Under DeMille’s leadership, Paramount Pictures thrived and became one of the most influential studios in the Hollywood film industry.
4. His first film made cinematic history
DeMille’s entry into the film industry came in 1914 when he co-directed and co-wrote the silent film The Squaw Man. The film was a critical and commercial success, and it’s popularity with audiences propelled DeMille into the limelight and paved the way for his subsequent directorial endeavours.
Released in 1914, the film was a significant milestone as it was not only DeMille’s directorial debut but also the first feature-length film shot entirely in Hollywood.
This pioneering achievement set the stage for Hollywood to become the epicentre of the American film industry.
5. He was a marketing pioneer
DeMille’s filmmaking career went beyond directing and writing films, he actively engaged in the business side of the industry. He employed innovative strategies to attract larger audiences, such as the ‘roadshow’ exhibition model where, instead of traditional theatre screenings, he transformed film showings into exclusive events.
Renting prestigious venues such as opera houses, DeMille turned them into glamorous settings for his film premieres, which featured live music and even live actors interacting with the audience.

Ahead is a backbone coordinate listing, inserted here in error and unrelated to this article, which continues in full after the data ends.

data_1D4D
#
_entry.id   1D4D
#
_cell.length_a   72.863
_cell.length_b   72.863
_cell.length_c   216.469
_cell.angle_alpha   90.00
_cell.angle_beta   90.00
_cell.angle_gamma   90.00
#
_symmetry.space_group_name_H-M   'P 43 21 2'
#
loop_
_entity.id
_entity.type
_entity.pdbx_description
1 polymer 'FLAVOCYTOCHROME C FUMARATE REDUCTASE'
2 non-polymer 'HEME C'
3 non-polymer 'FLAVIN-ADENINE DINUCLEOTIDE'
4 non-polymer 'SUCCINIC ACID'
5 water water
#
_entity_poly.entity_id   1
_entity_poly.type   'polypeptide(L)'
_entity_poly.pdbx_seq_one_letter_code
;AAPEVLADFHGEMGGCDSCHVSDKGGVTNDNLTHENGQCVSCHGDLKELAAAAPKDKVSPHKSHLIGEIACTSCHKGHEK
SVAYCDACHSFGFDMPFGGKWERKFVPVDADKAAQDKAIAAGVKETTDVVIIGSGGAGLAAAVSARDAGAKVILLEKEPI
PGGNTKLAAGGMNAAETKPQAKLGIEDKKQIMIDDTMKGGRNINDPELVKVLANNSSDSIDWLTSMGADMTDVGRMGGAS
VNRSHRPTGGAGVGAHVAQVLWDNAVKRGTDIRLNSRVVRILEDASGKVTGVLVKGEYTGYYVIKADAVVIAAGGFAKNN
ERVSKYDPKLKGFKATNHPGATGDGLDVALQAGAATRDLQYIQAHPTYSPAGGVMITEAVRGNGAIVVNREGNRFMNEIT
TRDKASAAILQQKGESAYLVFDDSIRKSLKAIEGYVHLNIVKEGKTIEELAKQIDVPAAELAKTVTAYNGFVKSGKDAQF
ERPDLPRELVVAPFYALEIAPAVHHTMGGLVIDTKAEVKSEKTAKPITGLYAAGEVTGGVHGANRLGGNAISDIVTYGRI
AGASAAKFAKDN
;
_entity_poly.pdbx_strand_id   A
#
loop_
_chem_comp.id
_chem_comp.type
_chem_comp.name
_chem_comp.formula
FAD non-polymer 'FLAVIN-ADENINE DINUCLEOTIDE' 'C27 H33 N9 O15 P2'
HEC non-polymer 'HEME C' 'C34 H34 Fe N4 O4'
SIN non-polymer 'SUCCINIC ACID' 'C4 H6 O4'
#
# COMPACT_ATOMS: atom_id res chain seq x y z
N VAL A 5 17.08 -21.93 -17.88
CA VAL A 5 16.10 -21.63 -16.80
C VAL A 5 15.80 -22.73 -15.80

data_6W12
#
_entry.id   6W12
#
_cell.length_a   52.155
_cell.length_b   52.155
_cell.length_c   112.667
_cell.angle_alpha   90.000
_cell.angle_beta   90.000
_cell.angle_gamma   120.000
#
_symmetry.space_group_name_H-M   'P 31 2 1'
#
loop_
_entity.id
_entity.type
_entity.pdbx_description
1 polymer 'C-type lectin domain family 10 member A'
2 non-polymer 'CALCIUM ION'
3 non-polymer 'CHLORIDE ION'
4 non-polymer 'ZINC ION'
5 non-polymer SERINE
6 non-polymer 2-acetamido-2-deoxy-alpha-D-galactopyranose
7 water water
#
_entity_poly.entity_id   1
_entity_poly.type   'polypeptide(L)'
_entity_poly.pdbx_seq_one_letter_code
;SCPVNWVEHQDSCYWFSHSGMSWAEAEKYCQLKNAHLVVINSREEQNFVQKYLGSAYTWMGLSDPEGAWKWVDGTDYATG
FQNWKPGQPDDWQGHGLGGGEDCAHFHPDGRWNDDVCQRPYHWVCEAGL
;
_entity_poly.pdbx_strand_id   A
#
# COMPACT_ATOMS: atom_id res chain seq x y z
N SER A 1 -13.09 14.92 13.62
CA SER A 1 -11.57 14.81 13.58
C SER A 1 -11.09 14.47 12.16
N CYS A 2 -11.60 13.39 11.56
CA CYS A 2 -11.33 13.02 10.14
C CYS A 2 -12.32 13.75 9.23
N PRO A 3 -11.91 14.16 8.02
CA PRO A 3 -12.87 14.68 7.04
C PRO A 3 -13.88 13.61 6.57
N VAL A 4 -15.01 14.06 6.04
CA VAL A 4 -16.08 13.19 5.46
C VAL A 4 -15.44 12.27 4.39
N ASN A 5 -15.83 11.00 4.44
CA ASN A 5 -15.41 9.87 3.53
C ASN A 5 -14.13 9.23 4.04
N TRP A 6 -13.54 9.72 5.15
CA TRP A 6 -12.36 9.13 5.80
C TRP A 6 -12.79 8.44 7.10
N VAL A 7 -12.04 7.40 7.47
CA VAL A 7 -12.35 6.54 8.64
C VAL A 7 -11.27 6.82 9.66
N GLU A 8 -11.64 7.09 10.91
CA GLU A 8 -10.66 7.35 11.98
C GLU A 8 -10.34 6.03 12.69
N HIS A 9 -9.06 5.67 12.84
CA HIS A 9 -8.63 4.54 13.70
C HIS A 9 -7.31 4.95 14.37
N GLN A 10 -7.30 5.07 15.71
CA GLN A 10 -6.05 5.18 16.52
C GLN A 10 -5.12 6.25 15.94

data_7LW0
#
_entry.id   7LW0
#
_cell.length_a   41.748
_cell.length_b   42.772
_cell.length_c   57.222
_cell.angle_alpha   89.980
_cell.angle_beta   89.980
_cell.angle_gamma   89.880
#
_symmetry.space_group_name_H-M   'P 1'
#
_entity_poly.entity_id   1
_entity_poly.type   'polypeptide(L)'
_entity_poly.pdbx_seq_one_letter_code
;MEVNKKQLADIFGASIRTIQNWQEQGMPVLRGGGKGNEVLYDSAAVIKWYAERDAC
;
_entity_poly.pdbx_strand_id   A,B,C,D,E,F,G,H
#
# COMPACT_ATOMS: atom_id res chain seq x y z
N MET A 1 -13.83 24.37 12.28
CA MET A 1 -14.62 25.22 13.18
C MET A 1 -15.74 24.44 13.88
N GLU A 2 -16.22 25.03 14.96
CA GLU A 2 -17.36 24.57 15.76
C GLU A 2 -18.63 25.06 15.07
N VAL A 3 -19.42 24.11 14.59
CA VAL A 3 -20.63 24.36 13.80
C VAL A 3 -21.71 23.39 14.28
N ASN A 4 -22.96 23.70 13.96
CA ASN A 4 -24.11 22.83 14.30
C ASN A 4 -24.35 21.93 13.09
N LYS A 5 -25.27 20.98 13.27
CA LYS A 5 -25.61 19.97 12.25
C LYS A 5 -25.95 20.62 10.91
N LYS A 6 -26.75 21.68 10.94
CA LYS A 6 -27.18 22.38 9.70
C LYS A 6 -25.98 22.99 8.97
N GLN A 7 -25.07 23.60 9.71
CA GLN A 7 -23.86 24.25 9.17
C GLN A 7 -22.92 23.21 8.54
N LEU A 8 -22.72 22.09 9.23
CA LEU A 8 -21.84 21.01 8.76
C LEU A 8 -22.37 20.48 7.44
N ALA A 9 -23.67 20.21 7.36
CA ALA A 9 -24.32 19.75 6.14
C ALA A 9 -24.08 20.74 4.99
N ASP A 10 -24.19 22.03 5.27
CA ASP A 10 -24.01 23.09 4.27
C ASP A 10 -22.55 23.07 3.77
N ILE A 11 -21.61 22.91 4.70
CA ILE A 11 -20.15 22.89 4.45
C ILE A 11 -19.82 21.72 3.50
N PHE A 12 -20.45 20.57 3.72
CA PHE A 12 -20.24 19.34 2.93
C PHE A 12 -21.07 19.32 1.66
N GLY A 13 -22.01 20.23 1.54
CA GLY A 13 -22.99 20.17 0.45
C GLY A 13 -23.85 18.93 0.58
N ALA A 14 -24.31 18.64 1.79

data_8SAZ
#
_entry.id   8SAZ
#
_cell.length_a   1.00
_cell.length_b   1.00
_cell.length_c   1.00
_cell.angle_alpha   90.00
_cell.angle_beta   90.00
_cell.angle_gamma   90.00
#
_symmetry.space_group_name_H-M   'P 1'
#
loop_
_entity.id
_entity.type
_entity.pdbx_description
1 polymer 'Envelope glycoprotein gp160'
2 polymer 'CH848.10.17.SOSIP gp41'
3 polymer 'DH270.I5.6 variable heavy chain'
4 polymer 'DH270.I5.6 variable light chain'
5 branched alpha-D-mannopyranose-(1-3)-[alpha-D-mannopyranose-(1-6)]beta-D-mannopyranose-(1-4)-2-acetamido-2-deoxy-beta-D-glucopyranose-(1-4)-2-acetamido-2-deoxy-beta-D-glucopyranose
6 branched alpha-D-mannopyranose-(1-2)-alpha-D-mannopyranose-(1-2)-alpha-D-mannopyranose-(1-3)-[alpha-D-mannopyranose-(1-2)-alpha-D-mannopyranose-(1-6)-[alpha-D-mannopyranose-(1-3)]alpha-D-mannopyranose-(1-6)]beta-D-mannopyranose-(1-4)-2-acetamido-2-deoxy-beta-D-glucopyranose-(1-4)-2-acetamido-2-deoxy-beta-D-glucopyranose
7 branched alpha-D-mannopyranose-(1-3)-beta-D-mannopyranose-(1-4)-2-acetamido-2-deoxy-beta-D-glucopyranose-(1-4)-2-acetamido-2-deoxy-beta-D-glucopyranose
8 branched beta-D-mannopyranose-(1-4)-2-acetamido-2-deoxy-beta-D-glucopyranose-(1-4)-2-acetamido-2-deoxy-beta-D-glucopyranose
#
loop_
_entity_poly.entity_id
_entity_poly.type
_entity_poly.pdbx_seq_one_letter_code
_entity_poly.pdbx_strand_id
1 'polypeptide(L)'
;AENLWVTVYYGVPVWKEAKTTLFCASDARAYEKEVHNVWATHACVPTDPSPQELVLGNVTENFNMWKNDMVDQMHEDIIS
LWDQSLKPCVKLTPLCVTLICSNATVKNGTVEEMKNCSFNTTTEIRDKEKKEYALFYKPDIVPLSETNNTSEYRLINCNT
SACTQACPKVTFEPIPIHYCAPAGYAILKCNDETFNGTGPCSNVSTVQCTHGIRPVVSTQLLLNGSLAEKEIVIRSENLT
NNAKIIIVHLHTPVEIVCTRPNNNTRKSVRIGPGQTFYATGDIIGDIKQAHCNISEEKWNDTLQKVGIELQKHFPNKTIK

He also understood the power of publicity, using captivating movie posters, newspaper advertisements and interviews to cultivate anticipation for his upcoming projects.
6. He created the art of the Hollywood epic
Cecil B. DeMille’s Hollywood epic genre, as he revolutionised the concept of grand-scale productions with his extravagant and visually stunning films. His films, such as Cleopatra (1934), showcased grand scale productions that set new standards for spectacle in filmmaking.
DeMille spared no expense in recreating the opulence of ancient Egypt and employed over 2,000 extras and meticulously choreographed crowd scenes. Its budget reached an unprecedented $1.4 million, making it one of the most expensive movies of its time.
Due to DeMille’s distinctive style, characterised by lavish sets, epic storytelling, and meticulous attention to detail, he became widely acknowledged as one of the founding fathers of American cinema.
7. He was a technical trailblazer
DeMille was one of the first to use sound in his films, incorporating synchronised sound effects and dialogue in his 1929 film The Godless Girl, which was groundbreaking at a time when many filmmakers were transitioning from silent films to the ‘talkies’.
He was also a trailblazer in the use of Technicolor, a revolutionary colour process. His use of Technicolor contributed to the immersive storytelling, as seen in his biblical epic The Ten Commandments (1956), where vibrant colours heightened the grandeur of the ancient Egyptian setting.